[Met Performance] CID:11570
Hamlet {7} Metropolitan Opera House: 12/6/1893.

(Debut: Consuelo Domenech, Miss Stocchetti
Review)


Metropolitan Opera House
December 6, 1893
New production


HAMLET {7}
Am. Thomas-Carré/Barbier

Hamlet..................Jean Lassalle
Ophélie.................Nellie Melba
Claudius................Pol Plançon
Gertrude................Consuelo Domenech [Debut]
Laerte..................Georges Mauguière
Polonius................Antonio De Vaschetti
Horatio.................Giuseppe Cernusco
Marcellus...............Antonio Rinaldini
Ghost...................Lodovico Viviani
Dance...................Miss Santori [Debut]
Dance...................Miss Stocchetti [Debut]

Conductor...............Enrico Bevignani

Director................Armand Castelmary

Hamlet received one performance this season.


New York Times review of W.J. Henderson:

Ambroise Thomas conceived Shakespeare's melancholy Dane in an exceedingly melancholy mood. The average American is not too familiar with "Hamlet" as a drama to take kindly to it in its operatic guise, and if he missed nothing else he would miss the familiar quotations which are at least recognizable. That adjective cannot be applied to the majority of M. Thomas's dramatic ideas. One fails to recognize them on a second meeting for the simple reason that they lack clear-cut outline. This remark does not apply to Hamlet's drinking song, which is even better than Girofle's. It is probable that the opera was put on to enable a famous baritone to appear in one of his favorite roles.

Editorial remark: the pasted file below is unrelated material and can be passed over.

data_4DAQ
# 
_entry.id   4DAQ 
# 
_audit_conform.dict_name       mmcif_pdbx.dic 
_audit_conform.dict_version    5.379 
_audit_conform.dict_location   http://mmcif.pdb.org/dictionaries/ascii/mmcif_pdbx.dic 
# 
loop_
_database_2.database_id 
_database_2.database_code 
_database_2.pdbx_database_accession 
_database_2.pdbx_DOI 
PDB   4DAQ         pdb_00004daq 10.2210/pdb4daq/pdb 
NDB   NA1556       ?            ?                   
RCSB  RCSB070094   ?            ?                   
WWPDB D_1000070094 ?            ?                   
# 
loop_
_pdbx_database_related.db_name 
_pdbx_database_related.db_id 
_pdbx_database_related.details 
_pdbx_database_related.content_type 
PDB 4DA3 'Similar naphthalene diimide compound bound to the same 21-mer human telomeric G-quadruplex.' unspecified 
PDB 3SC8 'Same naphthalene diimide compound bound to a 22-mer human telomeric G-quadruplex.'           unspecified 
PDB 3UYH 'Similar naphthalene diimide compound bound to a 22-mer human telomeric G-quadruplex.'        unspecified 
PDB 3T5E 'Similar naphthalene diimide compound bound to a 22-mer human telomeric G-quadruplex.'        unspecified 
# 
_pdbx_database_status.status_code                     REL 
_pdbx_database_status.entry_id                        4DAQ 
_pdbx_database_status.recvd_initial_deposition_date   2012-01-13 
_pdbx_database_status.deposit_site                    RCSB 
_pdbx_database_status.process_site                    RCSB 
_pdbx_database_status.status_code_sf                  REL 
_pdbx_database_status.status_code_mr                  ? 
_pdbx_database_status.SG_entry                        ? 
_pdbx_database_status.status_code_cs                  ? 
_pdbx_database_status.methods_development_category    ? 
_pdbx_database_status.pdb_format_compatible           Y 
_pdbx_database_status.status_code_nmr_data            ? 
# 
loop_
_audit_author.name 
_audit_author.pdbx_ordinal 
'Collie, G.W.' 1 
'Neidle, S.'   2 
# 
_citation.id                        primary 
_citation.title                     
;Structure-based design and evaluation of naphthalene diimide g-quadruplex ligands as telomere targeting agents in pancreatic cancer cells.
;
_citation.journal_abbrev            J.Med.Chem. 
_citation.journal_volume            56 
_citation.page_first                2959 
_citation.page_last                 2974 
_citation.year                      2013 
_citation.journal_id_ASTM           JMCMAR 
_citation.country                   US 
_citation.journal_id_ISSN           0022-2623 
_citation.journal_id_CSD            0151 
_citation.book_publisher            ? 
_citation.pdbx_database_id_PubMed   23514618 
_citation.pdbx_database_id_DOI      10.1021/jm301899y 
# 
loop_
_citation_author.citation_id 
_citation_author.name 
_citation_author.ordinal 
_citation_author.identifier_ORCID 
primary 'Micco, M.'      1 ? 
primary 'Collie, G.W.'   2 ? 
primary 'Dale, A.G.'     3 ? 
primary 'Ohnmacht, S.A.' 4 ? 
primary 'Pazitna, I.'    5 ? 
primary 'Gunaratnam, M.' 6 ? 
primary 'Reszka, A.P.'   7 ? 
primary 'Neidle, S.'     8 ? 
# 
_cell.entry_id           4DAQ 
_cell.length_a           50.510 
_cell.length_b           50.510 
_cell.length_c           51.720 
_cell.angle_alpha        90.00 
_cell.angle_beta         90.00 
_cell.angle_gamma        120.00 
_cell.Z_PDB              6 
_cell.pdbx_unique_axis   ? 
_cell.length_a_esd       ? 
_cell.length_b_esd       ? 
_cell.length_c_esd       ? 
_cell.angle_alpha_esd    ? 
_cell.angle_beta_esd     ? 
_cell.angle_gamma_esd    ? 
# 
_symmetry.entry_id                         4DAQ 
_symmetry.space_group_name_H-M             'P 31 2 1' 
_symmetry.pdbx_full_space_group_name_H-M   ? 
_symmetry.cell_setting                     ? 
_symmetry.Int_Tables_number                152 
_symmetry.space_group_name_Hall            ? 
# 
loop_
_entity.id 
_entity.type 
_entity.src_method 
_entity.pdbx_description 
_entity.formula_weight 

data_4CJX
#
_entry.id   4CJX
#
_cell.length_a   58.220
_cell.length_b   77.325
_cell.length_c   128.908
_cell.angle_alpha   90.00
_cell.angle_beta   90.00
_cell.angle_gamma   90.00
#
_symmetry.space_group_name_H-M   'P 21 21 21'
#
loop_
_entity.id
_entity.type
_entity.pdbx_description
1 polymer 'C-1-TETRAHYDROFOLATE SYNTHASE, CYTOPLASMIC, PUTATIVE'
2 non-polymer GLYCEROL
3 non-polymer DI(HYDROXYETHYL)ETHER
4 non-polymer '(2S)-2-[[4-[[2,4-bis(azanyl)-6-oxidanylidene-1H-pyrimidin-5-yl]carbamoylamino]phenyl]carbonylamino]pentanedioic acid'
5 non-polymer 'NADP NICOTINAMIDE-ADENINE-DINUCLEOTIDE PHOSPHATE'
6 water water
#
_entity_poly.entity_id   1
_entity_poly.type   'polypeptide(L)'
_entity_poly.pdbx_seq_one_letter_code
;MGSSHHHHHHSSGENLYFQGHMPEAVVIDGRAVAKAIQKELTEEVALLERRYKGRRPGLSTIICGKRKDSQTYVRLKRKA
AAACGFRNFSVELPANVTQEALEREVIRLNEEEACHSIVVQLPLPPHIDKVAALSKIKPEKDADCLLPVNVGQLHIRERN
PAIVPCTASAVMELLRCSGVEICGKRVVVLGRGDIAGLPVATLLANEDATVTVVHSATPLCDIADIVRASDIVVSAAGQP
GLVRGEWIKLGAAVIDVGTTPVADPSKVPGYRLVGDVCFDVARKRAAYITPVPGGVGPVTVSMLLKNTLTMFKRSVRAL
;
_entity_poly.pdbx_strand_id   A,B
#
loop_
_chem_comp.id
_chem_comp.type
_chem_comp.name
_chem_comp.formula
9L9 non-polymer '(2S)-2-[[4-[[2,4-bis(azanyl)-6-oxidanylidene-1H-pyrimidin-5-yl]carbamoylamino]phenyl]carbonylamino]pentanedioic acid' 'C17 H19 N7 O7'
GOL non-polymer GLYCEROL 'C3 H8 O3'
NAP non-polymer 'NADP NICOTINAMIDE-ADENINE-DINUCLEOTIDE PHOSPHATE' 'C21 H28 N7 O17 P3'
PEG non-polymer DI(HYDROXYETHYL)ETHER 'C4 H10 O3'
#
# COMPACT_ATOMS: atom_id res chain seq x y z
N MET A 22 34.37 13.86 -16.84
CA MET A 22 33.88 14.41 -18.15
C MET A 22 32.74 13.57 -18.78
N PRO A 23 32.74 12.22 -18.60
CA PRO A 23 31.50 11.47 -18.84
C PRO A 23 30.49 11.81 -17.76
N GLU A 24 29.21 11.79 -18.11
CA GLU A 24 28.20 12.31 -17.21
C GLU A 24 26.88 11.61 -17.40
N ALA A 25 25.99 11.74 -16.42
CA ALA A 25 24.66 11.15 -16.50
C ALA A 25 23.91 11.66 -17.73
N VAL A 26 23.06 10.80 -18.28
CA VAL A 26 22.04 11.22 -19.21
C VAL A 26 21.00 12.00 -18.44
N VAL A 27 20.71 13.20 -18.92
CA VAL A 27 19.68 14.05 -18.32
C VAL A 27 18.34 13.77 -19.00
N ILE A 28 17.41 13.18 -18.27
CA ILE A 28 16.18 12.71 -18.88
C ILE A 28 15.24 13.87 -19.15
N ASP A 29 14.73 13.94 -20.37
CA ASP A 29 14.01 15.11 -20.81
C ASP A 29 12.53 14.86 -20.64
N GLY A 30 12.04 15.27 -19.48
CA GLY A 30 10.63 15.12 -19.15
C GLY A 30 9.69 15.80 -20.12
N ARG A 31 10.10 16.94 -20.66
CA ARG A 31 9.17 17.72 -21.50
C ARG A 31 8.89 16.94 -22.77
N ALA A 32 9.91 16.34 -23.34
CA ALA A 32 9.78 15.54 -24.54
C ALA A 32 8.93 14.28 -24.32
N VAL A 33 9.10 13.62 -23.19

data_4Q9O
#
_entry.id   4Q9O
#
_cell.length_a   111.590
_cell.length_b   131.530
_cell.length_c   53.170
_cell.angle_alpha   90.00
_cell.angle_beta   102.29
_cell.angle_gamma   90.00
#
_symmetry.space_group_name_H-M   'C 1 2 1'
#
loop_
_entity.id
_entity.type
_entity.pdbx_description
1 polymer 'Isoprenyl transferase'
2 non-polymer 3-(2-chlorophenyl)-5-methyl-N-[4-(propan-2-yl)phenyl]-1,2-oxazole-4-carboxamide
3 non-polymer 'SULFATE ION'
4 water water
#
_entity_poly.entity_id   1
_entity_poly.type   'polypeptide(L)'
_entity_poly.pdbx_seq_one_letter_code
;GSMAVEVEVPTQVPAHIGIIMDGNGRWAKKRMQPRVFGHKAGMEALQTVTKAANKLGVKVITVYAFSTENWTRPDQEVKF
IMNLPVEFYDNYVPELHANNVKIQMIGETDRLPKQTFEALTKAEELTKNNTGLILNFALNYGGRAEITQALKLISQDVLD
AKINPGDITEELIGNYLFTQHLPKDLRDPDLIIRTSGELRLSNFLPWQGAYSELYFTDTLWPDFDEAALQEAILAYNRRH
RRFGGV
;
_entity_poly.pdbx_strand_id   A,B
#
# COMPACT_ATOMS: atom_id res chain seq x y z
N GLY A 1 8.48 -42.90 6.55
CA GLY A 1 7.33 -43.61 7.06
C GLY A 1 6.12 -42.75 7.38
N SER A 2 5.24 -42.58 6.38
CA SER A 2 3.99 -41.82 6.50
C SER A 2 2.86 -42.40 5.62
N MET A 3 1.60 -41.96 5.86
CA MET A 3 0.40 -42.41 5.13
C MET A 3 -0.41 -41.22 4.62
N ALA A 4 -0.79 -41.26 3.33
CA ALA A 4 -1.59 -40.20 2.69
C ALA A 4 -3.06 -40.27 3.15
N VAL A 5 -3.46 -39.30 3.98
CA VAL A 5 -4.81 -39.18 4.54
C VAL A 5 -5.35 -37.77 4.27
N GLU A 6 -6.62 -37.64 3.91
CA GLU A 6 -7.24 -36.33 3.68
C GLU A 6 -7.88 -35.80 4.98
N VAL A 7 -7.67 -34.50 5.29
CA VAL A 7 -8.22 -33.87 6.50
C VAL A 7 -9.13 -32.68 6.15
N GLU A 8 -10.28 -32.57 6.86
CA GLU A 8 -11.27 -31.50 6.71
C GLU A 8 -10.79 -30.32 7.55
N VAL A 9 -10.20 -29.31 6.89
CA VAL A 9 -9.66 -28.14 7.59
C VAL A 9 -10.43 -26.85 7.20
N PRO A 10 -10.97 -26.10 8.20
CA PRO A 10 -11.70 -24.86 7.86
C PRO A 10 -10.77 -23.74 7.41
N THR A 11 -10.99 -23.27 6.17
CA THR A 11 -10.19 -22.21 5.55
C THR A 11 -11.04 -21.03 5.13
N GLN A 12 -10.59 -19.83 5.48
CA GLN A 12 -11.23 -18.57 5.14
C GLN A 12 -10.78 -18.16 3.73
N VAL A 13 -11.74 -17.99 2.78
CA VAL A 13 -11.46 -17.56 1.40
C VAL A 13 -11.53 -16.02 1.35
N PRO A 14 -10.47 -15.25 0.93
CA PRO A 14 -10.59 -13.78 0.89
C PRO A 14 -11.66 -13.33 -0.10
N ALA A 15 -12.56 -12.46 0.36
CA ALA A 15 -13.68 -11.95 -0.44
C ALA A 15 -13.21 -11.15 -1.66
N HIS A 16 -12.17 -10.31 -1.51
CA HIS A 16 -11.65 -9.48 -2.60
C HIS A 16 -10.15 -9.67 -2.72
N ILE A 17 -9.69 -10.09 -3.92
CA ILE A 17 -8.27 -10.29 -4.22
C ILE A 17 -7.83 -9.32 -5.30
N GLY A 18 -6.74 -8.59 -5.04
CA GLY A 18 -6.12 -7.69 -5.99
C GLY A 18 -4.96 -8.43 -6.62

M. Lassalle is celebrated for his performance of Hamlet, and justly so. It may be that M. Faure, the creator of the part gave a more impassioned performance than M. Lassalle, but his work could not have been any more finished or intellegent. Lassalle's conception of Hamlet is as good as the operatic version will permit. He was in excellent voice last night and that is saying that he sang in a vigorous and sonorous manner. The Ophelia was Mme. Melba, who, it is needless to say, added very greatly to the general strength of the performance. Her splendid voice was heard again with great delight, and she achieved a triumph in the mad scene, which, it must be admitted, is more consistent than Donizetti's in "Lucia."

Another element of strength in the cast was M. Plancon, whose King Claudius was a dignified and dramatic performance. His noble voice and finished delivery were heartily and deservedly applauded. The other principal singers were Mlle. Domenech as Queen Gertrude, M. Maugiere as Laertes, Signor Viviani as the Ghost, Signor Cernusco as Horatio, and Signor Vaschetti as Polonius. Signor Bevignani conducted. The chorus cannot be said to have distinguished itself, but the orchestra played admirably.


Photographs of Nellie Melba as Ophélie by Reutlinger, Paris.



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